First, the public outcry put the lie to some of the more extreme claims that people no longer see personal privacy as an important value to be protected. Clearly they do care.
Second, the Buzz debacle engendered an unprecedented collaboration by the privacy guardians from 10 countries representing the privacy interests of more than 375 million people around the world. Together in April this year we wrote a letter to Google’s CEO expressing deep concern about his company’s privacy practices, particularly in relation to the launch of Google Buzz.
The letter was also a clear warning to all the multinational technological titans that their previous tendency to largely pay lip service to privacy would no longer be tolerated by countries such as Canada, France, Germany, Ireland, Israel, Italy, the Netherlands, New Zealand, Spain and the United Kingdom.
As we wrote: “It is unacceptable to roll out a product that unilaterally renders personal information public, with the intention of repairing problems later as they arise. Privacy cannot be sidelined in the rush to introduce new technologies to online audiences around the world.”
The letter went on to spell out the privacy obligations of social networking sites, which include, at a minimum:
- collecting and processing only the minimum amount of personal information necessary to achieve the identified purpose of the product or service;
- providing clear and unambiguous information about how personal information will be used to allow users to provide informed consent;
- creating privacy-protective default settings;
- ensuring that privacy control settings are prominent and easy to use;
- ensuring that all personal data is adequately protected, and
- giving people simple procedures for deleting their accounts and honouring their requests in a timely way.
Coordinated approaches such as the Buzz letter may be one of the most promising ways to get the technological titans to first listen, and then to abide by the widely accepted standards for privacy protection.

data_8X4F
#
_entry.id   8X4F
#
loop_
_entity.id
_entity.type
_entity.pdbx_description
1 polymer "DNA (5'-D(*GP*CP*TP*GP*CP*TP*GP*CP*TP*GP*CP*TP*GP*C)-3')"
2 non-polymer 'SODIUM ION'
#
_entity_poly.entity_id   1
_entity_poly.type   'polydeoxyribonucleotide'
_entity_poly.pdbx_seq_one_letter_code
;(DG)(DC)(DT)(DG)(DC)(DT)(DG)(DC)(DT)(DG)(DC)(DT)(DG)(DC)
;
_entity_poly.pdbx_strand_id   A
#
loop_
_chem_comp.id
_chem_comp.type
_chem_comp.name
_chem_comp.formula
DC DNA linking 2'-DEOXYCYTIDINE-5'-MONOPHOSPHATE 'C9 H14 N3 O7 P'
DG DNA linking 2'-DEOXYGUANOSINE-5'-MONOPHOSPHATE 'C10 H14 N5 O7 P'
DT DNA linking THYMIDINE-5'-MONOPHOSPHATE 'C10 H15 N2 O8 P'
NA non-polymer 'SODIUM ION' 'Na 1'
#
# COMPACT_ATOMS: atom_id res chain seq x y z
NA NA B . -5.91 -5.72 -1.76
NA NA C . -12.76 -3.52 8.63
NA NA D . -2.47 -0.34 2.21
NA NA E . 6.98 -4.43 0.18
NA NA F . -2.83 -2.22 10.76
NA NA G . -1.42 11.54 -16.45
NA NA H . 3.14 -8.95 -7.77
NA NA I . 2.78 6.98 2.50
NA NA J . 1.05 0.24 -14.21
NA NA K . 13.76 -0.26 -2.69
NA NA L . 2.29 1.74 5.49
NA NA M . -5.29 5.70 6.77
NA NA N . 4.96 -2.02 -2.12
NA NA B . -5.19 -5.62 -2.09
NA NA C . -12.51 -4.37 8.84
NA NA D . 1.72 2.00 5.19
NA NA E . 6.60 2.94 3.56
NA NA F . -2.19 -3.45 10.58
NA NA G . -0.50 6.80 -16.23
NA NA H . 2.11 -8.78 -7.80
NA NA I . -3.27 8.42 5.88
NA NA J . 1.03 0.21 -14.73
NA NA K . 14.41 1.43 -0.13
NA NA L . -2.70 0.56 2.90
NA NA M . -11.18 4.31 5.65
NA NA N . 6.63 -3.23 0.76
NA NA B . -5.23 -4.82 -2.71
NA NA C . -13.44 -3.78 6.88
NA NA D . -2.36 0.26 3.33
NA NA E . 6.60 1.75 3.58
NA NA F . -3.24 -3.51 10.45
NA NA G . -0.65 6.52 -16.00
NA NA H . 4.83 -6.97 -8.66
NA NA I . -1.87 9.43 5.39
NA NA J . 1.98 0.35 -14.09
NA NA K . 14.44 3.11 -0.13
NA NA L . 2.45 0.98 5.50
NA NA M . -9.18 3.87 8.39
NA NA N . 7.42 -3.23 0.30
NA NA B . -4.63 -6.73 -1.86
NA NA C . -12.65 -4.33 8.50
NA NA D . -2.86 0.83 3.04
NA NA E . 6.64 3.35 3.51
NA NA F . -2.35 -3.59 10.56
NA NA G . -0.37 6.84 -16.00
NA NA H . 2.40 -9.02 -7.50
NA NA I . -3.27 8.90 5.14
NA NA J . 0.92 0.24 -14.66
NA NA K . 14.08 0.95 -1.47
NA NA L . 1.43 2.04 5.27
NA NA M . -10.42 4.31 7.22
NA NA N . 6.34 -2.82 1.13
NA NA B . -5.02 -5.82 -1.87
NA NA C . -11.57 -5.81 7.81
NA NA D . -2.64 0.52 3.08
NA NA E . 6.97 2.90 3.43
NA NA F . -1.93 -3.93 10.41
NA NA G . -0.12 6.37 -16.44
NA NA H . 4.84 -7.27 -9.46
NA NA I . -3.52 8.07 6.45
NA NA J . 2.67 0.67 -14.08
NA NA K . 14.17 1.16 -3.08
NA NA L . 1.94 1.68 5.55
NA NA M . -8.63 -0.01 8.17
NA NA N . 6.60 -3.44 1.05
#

However, I am less pleased to report that Google CEO Eric Schmidt did not personally respond to the letter from 10 data protection authorities, delegating that task instead to his lawyers.
Google’s operations continue to raise privacy concerns.
Just last month, I reported that an investigation by my Office had found that the company had seriously violated the privacy rights of Canadians by inadvertently scooping up e-mail addresses, passwords, and even complete e-mail messages from unsecured home wireless networks as its StreetView vehicles roamed neighbourhoods.
This happened because of a Google engineer’s careless error as well as a lack of controls to ensure that necessary procedures to protect privacy were followed.
Google collected the personal information because of a particular code integrated into the software used to collect WiFi signals. The engineer had developed this code to sample all categories of publicly broadcast WiFi data and included lines that allowed for the collection of “payload data,” which refers to the content of the communications. It wound up being used in the Google Street View cars when the company decided to collect information about location of publicly broadcast WiFi radio signals in order to feed this information into its location-based services database.
The engineer failed to forward his code design documents to the Google lawyer responsible for reviewing the legal implications of the WiFi project.
We are already seeing some changes as a result of the investigation and recommendations. Google has until February 1 of next year to show compliance. Hopefully, the end result of our investigation will be a comprehensive privacy regime at Google that prevents future privacy missteps.
Law and the Online World
Protecting privacy in this rapidly transforming online landscape demands agile, creative and effective responses.
The reality is, however, that we have a situation where legislative amendments wind their way through the Parliamentary process at a glacial pace in comparison to the rate at which the world is changing. A dispute over a point of law can take several years to resolve through the courts.
It is not realistic to anticipate dramatic change in how the wheels of the legal and Parliamentary systems move in the foreseeable future. Therefore, it is incumbent upon us to think about how we can make existing laws work for Canadians.
What I am hearing from lawyers at global conferences is that realistic guidance from regulators is increasingly important. This is because few issues in privacy law ever go to litigation, which is seen as too long and too risky and often the wrong place to try to resolve highly complex IT issues.
My own Office is increasingly developing guidance documents for organizations – for example, on covert surveillance and on the collection of driver’s licence information by retailers.